Converting from base load to peak load production by installing
additional generators in the existing power stations
Pumped storage
Installed capacity 1 GW
Mainly built for seasonal pumping
Expansion possibilities in Southern Norway 15 - 20 GW
Storage capacity for continuous pumping 120 hours
Using only existing reservoirs both upstream and downstream
side 12
NORWEGIAN HYDRO FLEXIBILITY OPTIONS –
SLIDE II
Norway has alone close to 50 % of the hydro
reservoir capacity in Europe
To take advantage of this huge flexibility resource it
is necessary to connect it to nodes in the wind belt
side 13
POWER FLOW
From the wind belt to Norway
High wind generation
Insufficient transmission capacity to the load centres
Low demand
Low, zero or negative prices
From Norway via the wind belt to the load centres on
the continent and UK
Low wind generation
The transmission capacity to the load centres are idle
High demand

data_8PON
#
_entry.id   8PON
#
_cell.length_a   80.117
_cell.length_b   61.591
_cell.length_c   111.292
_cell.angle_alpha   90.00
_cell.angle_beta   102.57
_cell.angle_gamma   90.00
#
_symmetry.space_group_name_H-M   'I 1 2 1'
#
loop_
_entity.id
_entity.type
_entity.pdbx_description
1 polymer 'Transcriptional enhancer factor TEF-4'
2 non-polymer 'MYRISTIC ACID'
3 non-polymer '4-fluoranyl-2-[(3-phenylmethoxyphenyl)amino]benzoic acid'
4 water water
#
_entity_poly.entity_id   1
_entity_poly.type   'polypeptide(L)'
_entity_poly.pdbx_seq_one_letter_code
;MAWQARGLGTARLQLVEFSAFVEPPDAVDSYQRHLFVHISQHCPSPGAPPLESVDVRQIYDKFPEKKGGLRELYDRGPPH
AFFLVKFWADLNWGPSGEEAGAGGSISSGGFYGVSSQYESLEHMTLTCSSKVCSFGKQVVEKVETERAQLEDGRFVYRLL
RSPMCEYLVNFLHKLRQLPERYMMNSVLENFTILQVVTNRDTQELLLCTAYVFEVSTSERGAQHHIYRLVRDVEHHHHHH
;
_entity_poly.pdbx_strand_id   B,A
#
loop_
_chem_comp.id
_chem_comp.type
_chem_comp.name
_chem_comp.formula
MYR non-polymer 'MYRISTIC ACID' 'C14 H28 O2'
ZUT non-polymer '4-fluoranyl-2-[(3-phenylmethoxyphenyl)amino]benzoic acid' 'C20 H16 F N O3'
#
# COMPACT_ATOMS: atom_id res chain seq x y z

High prices
side 14
ADDITIONAL INFRASTRUCTURE - BENEFIT
The only additional infrastructure needed is the
connection between the wind belt and the Norwegian
hydro resources
Benefit from interaction between wind and hydro
resources
Taking care of excess wind power production otherwise lost
Delivering balancing, reserve, peak and back-up power
Reducing the need for fossil fired reserves both running and
ready to start
Reducing emissions
side 15
1
6
EXCHANGE WITH NORWAY – EXAMPLE I
Import of excess wind power
10000 MW in 1500 hours
= 15 TWh
Storage in Norwegian reservoirs
5000 MW reduced ordinary hydro production = 7,5 TWh
5000 MW pumping, total efficiency factor 0,7 = 5,25 TWh
Export of ”Peak Power”
10000 MW in 1275 hours
= 12,75 TWh
Alternative fossil fired ”Peak Power”
Result: 12,75 TWh saved RES and reduced emissions
Page 17
EXCHANGE WITH NORWAY – EXAMPLE II
Import of excess wind power
10000 MW in 1000 hours
= 10 TWh
Storage in Norwegian reservoirs